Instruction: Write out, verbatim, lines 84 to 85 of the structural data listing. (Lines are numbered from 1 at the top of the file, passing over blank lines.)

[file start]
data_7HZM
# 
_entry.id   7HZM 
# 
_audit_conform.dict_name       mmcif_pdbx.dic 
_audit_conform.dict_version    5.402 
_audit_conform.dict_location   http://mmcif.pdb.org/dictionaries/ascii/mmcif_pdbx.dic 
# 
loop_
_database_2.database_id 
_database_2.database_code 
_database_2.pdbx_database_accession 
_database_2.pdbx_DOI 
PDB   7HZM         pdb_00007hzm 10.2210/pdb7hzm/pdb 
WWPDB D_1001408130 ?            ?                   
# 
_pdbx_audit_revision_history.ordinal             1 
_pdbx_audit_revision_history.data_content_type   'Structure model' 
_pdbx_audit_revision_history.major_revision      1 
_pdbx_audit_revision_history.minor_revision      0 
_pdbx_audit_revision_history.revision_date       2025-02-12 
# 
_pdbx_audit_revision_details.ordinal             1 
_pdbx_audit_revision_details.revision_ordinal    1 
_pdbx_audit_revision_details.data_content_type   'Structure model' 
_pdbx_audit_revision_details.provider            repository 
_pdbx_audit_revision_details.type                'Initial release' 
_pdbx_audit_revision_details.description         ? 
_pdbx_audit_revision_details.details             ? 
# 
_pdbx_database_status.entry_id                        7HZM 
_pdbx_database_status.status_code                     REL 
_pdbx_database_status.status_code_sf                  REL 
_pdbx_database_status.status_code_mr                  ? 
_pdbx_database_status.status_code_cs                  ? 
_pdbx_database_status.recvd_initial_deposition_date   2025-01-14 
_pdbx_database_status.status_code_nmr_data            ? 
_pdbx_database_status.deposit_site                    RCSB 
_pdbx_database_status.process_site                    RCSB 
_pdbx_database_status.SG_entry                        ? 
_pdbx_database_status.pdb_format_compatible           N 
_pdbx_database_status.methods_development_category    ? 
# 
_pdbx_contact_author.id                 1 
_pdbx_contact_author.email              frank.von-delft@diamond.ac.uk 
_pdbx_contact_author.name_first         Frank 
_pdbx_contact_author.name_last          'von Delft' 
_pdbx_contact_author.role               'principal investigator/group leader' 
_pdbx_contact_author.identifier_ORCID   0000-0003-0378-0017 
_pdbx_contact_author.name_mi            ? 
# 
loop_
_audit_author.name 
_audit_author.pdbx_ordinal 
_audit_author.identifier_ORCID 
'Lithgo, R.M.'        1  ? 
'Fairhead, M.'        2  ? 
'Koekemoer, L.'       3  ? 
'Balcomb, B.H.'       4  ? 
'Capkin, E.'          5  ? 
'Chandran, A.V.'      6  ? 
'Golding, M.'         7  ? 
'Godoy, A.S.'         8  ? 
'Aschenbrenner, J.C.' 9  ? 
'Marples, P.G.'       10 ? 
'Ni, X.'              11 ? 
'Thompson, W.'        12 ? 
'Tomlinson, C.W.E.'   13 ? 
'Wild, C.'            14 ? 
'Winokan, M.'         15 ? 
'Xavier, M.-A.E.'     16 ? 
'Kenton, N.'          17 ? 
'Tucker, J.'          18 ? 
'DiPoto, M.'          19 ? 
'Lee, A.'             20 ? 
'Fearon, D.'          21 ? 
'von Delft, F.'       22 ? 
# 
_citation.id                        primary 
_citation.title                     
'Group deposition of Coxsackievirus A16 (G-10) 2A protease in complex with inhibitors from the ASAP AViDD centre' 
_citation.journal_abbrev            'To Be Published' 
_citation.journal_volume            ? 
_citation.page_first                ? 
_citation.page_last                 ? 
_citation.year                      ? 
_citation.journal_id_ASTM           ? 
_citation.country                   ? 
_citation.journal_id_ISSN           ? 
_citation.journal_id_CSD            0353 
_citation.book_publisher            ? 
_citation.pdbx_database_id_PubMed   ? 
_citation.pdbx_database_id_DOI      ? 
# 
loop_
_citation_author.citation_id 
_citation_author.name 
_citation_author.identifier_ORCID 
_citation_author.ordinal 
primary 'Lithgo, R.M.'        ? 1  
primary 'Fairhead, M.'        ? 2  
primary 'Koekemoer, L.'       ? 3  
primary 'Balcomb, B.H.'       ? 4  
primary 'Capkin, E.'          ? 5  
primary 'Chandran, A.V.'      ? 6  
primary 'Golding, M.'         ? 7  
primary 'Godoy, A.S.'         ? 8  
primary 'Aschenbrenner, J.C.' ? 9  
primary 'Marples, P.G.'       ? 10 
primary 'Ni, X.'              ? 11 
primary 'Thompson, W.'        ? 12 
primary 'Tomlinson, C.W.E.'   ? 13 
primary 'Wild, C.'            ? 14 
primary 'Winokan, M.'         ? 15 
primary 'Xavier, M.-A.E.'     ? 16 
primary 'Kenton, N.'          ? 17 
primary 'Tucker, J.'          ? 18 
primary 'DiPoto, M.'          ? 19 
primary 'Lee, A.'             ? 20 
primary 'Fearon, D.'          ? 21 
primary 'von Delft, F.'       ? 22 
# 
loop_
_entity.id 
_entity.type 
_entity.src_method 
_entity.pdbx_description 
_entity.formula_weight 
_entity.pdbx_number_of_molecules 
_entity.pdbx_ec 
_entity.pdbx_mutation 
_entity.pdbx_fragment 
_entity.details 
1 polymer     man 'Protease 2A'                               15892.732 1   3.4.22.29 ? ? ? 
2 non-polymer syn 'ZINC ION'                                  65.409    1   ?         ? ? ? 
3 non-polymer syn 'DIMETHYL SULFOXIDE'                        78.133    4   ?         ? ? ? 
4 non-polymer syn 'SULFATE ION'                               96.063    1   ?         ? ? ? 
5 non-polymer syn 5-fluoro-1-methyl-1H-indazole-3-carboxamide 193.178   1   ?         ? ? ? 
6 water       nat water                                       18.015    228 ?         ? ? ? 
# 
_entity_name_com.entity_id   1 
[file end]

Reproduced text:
_citation.page_first                ? 
_citation.page_last                 ? 